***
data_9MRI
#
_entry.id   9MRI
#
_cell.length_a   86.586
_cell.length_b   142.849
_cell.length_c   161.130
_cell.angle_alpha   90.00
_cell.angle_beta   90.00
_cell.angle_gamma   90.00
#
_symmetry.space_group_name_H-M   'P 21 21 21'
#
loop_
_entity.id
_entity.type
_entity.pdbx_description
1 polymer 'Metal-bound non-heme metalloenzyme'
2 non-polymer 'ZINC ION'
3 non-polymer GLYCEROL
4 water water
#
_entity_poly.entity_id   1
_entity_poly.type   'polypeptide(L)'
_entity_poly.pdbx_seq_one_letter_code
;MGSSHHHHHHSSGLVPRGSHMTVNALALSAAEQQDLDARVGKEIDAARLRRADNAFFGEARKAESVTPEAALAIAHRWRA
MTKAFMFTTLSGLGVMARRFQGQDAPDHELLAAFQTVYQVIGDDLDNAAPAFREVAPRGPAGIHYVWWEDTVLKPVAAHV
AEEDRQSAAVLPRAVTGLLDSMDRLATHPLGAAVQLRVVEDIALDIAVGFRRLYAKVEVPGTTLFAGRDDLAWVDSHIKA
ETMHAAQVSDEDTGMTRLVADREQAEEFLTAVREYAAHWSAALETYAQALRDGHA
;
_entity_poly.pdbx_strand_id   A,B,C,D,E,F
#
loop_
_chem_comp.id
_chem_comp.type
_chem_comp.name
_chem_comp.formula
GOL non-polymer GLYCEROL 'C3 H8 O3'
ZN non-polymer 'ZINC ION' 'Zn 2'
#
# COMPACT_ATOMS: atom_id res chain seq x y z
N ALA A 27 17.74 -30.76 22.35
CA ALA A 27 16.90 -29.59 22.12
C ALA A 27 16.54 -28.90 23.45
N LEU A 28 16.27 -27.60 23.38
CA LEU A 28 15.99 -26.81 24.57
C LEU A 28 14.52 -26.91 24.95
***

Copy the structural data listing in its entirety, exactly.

data_9MRI
#
_entry.id   9MRI
#
_cell.length_a   86.586
_cell.length_b   142.849
_cell.length_c   161.130
_cell.angle_alpha   90.00
_cell.angle_beta   90.00
_cell.angle_gamma   90.00
#
_symmetry.space_group_name_H-M   'P 21 21 21'
#
loop_
_entity.id
_entity.type
_entity.pdbx_description
1 polymer 'Metal-bound non-heme metalloenzyme'
2 non-polymer 'ZINC ION'
3 non-polymer GLYCEROL
4 water water
#
_entity_poly.entity_id   1
_entity_poly.type   'polypeptide(L)'
_entity_poly.pdbx_seq_one_letter_code
;MGSSHHHHHHSSGLVPRGSHMTVNALALSAAEQQDLDARVGKEIDAARLRRADNAFFGEARKAESVTPEAALAIAHRWRA
MTKAFMFTTLSGLGVMARRFQGQDAPDHELLAAFQTVYQVIGDDLDNAAPAFREVAPRGPAGIHYVWWEDTVLKPVAAHV
AEEDRQSAAVLPRAVTGLLDSMDRLATHPLGAAVQLRVVEDIALDIAVGFRRLYAKVEVPGTTLFAGRDDLAWVDSHIKA
ETMHAAQVSDEDTGMTRLVADREQAEEFLTAVREYAAHWSAALETYAQALRDGHA
;
_entity_poly.pdbx_strand_id   A,B,C,D,E,F
#
loop_
_chem_comp.id
_chem_comp.type
_chem_comp.name
_chem_comp.formula
GOL non-polymer GLYCEROL 'C3 H8 O3'
ZN non-polymer 'ZINC ION' 'Zn 2'
#
# COMPACT_ATOMS: atom_id res chain seq x y z
N ALA A 27 17.74 -30.76 22.35
CA ALA A 27 16.90 -29.59 22.12
C ALA A 27 16.54 -28.90 23.45
N LEU A 28 16.27 -27.60 23.38
CA LEU A 28 15.99 -26.81 24.57
C LEU A 28 14.52 -26.91 24.95